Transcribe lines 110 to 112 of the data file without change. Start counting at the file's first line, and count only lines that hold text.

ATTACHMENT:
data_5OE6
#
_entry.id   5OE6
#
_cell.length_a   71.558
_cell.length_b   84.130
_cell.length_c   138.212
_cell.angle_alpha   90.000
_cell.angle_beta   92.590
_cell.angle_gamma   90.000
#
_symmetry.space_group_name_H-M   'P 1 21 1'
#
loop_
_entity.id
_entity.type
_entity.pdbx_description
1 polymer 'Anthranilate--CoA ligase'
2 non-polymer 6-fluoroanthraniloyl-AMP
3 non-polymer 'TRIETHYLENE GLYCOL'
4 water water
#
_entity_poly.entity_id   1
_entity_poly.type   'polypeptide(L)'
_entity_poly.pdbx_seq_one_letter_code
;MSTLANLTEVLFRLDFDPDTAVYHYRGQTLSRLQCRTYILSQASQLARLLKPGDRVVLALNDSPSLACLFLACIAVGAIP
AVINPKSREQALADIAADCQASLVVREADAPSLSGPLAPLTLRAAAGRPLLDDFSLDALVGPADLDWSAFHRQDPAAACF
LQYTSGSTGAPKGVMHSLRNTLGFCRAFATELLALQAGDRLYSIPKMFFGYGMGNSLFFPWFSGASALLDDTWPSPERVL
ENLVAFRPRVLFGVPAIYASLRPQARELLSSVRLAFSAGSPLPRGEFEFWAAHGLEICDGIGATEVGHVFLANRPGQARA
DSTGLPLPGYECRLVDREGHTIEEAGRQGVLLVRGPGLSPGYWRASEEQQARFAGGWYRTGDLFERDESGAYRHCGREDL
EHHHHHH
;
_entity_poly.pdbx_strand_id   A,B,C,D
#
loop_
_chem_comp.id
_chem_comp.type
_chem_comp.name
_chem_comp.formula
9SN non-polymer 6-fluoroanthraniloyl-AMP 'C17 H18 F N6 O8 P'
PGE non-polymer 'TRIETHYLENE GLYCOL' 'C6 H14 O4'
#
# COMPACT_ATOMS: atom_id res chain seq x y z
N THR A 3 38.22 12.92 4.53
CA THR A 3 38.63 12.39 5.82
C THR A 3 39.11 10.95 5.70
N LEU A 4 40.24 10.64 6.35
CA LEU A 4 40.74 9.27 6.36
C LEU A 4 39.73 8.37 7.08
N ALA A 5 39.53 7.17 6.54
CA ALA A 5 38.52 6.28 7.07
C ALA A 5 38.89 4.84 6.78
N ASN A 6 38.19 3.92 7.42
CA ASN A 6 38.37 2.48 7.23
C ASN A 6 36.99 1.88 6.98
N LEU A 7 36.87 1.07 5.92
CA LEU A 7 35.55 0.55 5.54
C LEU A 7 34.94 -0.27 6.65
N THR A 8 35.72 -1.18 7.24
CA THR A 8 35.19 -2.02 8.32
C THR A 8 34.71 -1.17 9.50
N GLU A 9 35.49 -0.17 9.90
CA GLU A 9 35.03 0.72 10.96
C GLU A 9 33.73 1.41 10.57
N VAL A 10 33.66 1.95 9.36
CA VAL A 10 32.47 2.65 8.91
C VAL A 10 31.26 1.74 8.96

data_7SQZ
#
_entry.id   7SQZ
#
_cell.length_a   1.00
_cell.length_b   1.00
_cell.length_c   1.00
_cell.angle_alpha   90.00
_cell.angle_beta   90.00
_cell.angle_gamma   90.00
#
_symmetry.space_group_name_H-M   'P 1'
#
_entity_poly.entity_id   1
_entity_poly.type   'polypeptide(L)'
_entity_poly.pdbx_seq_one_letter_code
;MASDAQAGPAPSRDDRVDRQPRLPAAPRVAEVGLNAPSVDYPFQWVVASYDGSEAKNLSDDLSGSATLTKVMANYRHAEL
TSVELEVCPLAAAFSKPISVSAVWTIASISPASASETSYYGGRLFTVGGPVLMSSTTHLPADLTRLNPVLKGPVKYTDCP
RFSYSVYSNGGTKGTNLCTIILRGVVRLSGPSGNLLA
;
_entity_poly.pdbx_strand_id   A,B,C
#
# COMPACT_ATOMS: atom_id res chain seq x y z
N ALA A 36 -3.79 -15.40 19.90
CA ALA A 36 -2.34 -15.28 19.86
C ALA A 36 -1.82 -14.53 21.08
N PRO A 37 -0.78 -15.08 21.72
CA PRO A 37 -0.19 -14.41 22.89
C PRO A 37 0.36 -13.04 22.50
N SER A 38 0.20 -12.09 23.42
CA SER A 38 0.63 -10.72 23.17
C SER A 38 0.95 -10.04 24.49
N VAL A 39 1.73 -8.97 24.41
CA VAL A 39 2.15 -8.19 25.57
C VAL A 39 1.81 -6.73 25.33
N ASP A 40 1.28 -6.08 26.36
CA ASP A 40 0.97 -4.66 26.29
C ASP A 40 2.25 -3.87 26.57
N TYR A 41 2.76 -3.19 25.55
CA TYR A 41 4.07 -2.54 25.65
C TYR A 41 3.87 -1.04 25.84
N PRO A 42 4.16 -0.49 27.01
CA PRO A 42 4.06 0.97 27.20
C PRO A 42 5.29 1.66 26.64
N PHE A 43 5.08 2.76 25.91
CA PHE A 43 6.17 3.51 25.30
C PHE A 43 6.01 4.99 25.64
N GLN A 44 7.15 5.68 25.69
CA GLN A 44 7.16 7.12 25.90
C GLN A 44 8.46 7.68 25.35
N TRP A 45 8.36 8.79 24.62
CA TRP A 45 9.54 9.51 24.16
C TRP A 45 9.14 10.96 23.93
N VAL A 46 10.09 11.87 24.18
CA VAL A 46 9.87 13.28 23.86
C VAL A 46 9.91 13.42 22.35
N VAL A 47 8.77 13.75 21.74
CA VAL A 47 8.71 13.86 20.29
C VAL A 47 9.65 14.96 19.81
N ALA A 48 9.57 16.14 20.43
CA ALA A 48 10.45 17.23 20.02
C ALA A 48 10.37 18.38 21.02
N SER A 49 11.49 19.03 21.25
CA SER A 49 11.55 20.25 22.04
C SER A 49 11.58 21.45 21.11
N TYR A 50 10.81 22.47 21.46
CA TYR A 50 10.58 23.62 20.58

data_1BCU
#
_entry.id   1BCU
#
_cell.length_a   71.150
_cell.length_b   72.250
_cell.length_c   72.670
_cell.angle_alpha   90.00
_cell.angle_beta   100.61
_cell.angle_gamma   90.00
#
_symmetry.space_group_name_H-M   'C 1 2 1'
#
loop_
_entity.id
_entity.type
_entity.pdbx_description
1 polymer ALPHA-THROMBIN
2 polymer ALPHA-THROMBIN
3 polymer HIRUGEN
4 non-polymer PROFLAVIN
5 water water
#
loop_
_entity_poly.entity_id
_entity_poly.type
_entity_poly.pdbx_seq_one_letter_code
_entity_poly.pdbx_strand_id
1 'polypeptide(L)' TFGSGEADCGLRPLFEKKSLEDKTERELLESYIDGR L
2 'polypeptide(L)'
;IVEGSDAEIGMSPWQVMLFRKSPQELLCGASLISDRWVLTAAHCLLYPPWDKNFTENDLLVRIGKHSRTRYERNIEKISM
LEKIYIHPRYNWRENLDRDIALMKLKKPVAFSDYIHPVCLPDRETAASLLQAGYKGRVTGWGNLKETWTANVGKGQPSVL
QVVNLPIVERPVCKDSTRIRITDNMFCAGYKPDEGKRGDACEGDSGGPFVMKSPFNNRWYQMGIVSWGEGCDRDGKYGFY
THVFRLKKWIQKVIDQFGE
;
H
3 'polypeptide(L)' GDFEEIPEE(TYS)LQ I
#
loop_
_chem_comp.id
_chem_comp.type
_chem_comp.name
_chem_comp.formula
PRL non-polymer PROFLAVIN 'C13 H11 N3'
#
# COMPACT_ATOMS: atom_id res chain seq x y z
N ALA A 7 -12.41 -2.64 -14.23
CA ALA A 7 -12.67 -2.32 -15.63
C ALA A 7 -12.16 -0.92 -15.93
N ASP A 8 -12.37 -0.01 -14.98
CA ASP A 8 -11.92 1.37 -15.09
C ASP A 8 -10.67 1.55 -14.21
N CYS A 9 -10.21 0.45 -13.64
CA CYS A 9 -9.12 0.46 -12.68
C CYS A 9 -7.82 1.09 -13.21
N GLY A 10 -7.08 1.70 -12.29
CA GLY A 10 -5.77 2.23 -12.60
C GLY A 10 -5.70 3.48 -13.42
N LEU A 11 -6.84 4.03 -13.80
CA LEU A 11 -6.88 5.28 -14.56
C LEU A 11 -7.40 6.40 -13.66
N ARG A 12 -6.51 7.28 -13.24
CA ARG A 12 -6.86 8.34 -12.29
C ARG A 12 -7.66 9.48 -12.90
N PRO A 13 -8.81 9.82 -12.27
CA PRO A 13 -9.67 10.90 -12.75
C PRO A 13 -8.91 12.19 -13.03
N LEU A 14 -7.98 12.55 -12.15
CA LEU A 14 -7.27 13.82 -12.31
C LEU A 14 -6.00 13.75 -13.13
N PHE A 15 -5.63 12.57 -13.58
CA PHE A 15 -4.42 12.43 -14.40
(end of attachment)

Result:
CA PRO A 42 4.06 0.97 27.20
C PRO A 42 5.29 1.66 26.64
N PHE A 43 5.08 2.76 25.91